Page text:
It is difficult to say how prevalent this is overall, but at my institution MD/PhDs were not given ANY institutional breaks- although having a "soft" committee and a willing PI could have the same results. Of course, this could work for any student, whether they are MD/PhDs or just PhDs.

I also want to debunk the notion of the "3 publication" rule. This is BS- I've never heard of any institution really having such a rule. Perhaps certain PIs do- if they work on translational projects/ case reports. I guarantee you that if you publish a Cell paper as a first author anywhere you can graduate. After all, it's about the story you create, not the # of papers. My institution tried to pass a rule stating that you must publish at least 1 first-author paper to graduate- and it was rejected. Not because people thought it was unreasonable to get one paper, but that faculty thought students would feel entitled to a PhD after publishing a paper- regardless of quality.
 

kapMD/PhD

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grad school - regardless of MD/PhD or just PhD - is largely what you make of it and what is expected of you. You have time restrictions, but that doesn't mean that you don't have to meet the same publication, presentation and course hour requirements. I think that you can work just as hard if not harder as MD/PhD since you do know that you have limits as PhD student. At my school we are required to put in the same number of class hours, but end up with more because of med classes, we have the same upper level course requirements, same publication requirements, but are just expected to get it all done in 3 yrs. No complaints here though, i'd rather work hard and learn a lot in a shorter time than be here for more time.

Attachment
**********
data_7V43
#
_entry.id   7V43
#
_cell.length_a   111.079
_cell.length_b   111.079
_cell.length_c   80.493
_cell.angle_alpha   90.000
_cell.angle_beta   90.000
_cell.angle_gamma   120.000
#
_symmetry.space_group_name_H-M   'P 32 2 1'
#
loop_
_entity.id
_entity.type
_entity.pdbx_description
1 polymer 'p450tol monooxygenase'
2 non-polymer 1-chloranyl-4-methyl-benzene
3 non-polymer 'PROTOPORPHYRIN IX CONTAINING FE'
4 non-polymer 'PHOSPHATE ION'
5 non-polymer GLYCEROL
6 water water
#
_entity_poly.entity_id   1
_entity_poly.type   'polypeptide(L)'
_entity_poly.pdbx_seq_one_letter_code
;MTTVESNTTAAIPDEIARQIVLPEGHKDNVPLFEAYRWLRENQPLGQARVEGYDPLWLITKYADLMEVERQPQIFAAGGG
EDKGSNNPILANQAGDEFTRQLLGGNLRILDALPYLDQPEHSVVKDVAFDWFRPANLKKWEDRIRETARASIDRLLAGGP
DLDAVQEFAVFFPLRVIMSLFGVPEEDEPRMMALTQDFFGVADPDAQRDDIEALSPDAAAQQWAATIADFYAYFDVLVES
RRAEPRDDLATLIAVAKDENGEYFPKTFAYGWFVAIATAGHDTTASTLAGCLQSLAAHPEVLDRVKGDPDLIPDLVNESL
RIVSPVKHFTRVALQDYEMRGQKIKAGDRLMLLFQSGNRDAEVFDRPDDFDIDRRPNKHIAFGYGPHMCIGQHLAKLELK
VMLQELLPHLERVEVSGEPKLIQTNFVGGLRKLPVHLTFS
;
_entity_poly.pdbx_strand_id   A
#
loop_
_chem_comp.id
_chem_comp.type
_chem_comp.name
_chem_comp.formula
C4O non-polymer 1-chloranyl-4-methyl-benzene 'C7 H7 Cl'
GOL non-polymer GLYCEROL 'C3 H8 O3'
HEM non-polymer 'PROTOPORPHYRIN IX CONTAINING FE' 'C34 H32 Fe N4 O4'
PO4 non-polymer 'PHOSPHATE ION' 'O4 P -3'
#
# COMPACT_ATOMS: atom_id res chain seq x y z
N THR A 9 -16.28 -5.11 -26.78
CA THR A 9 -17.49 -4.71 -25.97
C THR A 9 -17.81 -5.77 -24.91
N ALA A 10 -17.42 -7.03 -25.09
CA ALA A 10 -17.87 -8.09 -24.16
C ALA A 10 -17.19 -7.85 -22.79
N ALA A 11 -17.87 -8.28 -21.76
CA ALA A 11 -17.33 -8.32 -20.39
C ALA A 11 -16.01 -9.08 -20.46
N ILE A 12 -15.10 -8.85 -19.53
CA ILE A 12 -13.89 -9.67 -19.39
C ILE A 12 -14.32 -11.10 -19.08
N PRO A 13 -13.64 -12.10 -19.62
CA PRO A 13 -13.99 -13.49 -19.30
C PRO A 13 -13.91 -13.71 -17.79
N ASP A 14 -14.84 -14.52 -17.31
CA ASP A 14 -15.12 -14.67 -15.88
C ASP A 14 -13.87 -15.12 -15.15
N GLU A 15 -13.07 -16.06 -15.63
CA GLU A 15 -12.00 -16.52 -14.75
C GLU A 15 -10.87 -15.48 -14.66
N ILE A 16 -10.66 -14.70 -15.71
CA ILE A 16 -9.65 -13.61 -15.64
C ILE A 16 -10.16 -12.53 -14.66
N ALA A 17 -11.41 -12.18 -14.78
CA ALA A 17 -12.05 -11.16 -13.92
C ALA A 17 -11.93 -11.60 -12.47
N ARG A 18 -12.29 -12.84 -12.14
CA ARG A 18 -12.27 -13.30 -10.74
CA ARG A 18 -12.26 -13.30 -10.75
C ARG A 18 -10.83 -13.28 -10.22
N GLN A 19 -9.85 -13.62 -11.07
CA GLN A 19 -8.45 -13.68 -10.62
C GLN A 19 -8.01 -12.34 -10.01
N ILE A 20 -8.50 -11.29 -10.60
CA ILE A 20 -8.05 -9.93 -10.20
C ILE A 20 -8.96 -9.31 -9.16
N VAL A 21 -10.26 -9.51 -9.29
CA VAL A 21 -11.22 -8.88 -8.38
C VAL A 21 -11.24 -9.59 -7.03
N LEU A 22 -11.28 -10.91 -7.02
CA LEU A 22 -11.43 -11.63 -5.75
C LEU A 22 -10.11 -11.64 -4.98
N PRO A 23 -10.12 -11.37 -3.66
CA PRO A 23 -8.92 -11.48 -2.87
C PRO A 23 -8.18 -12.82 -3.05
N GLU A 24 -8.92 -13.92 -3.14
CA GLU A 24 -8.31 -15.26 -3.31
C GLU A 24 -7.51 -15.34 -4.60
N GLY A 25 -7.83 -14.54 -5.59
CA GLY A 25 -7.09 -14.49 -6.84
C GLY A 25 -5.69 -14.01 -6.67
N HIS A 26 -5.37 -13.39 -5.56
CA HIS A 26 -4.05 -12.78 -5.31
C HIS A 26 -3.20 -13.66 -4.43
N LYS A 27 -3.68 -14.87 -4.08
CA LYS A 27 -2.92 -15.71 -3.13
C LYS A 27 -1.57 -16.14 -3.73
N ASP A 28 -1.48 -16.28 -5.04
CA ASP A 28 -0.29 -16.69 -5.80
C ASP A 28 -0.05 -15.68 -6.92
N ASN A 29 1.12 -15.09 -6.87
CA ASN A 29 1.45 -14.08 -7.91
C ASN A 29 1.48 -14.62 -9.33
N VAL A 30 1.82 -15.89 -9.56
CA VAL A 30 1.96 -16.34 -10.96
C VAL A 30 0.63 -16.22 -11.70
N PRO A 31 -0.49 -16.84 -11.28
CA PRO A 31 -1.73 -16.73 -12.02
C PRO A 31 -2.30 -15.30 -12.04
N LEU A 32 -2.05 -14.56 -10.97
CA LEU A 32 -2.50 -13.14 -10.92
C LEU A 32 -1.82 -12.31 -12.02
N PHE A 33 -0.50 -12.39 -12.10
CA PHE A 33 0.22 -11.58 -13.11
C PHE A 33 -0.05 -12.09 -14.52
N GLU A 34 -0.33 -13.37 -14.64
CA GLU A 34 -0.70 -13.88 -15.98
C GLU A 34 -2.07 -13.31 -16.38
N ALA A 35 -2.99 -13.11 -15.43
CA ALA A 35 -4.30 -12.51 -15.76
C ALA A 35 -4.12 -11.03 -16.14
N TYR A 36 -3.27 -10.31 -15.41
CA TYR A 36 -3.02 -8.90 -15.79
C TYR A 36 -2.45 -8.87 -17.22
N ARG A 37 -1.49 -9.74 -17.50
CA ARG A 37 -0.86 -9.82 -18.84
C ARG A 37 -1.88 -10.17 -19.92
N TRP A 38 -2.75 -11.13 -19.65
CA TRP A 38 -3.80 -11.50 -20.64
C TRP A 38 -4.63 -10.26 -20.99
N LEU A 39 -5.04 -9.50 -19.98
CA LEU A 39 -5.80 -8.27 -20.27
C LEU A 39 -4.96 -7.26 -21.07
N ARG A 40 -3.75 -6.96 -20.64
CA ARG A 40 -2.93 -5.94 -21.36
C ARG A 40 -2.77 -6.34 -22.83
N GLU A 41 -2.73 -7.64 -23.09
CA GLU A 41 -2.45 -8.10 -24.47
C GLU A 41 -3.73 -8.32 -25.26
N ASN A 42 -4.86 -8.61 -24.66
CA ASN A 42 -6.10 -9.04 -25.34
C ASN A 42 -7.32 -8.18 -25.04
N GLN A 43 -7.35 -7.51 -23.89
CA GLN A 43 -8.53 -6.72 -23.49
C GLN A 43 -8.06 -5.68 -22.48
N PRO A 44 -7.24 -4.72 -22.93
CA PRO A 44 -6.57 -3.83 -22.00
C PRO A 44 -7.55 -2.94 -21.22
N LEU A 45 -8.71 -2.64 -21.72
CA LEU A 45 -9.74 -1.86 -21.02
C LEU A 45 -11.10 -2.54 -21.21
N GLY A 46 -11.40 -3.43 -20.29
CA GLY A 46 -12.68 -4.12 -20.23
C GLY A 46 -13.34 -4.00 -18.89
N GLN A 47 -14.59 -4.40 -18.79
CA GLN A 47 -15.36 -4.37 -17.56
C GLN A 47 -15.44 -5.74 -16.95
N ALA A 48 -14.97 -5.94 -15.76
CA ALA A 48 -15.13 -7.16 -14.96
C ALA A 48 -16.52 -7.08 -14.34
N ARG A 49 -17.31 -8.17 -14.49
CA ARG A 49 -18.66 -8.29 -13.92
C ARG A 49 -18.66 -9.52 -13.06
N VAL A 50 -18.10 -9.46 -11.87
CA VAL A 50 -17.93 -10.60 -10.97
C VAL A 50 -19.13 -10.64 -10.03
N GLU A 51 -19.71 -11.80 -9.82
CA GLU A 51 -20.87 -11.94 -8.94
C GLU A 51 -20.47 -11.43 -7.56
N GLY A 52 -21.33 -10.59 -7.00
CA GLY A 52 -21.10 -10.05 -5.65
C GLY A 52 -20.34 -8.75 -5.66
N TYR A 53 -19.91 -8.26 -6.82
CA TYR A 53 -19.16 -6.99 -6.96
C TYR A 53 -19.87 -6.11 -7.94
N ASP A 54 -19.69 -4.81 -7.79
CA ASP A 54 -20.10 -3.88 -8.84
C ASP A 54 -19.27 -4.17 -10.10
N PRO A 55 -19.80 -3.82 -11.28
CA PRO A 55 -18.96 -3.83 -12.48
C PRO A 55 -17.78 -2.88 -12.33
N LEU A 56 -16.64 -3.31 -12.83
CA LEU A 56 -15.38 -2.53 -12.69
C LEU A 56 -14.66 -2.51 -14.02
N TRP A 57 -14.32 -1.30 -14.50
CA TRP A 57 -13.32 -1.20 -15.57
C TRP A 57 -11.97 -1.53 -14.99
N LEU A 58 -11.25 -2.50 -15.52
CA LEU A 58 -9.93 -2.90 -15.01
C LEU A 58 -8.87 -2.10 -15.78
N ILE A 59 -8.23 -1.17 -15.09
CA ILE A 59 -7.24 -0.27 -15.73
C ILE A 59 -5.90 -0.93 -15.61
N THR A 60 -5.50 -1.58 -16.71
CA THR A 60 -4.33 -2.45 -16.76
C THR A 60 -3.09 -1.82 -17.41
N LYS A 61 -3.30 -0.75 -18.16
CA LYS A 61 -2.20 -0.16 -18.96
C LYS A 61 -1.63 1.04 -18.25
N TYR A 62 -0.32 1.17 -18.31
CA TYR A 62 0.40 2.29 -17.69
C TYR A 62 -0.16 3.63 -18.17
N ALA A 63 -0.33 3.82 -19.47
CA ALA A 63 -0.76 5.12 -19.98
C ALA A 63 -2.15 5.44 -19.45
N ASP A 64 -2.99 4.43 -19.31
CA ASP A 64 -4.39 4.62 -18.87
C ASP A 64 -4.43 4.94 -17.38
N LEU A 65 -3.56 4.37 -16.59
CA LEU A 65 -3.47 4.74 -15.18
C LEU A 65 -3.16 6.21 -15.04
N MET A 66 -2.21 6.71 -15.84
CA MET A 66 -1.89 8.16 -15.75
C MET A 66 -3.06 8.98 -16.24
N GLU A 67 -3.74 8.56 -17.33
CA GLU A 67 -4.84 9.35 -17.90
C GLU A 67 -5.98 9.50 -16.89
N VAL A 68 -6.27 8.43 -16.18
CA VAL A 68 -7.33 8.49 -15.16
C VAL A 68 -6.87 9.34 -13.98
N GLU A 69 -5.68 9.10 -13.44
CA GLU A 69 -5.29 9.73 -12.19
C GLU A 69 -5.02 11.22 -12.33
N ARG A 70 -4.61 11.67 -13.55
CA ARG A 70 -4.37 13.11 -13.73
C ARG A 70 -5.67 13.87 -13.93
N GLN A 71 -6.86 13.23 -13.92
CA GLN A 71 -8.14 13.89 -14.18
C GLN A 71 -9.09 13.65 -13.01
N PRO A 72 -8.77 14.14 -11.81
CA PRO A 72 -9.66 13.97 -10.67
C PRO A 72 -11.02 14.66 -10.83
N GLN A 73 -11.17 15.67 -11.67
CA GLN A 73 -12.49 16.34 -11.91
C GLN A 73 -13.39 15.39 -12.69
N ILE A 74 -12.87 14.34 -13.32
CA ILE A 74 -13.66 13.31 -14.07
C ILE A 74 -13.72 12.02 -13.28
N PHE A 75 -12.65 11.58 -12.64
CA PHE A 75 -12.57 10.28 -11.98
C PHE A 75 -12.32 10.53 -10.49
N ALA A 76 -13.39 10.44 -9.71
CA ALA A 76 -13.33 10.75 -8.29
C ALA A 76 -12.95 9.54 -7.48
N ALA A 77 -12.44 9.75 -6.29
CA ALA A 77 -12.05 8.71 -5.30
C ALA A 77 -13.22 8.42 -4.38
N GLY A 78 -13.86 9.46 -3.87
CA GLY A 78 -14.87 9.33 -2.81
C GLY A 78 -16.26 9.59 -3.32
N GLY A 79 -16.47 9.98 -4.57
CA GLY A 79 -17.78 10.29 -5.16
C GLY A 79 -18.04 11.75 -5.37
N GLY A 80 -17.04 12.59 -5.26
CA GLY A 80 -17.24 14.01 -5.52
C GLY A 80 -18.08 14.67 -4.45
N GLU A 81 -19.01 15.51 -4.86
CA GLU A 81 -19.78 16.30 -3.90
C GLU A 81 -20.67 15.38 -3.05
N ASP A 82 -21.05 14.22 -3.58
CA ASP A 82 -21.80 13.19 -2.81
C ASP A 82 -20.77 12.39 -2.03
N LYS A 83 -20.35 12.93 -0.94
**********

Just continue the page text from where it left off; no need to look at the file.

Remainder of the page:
QofQuimica

Seriously, dude, I think you're overreacting....
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One other thing to consider is that MD/PhD students probably won't be teaching during grad school. Someone feel free to correct me if I'm wrong, but I've never heard of MD/PhD students being *required* to teach, although I know some who did opt to teach to make extra money. In contrast, PhD-only students are very likely going to be spending a significant amount of time teaching and grading, particularly during the early grad school years. Teaching is a *huge* time sink. I really enjoyed it and am glad that I was forced to do it, but I'm sure the time I spent teaching added an extra semester, if not an extra year, to my PhD.
 

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One other thing to consider is that MD/PhD students probably won't be teaching during grad school. Someone feel free to correct me if I'm wrong, but I've never heard of MD/PhD students being *required* to teach, although I know some who did opt to teach to make extra money.

I can think of several programs that require their MD/PhD students to teach. Several other non-MSTPs that require it to get full funding. Also a few others where it's required by some graduate groups and not others.

At Penn for example 1 year of setting up undergrad lab is only required of the Neuroscience MD/PhD students.
 

QofQuimica

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I can think of several programs that require their MD/PhD students to teach. Several other non-MSTPs that require it to get full funding. Also a few others where it's required by some graduate groups and not others.

At Penn for example 1 year of setting up undergrad lab is only required of the Neuroscience MD/PhD students.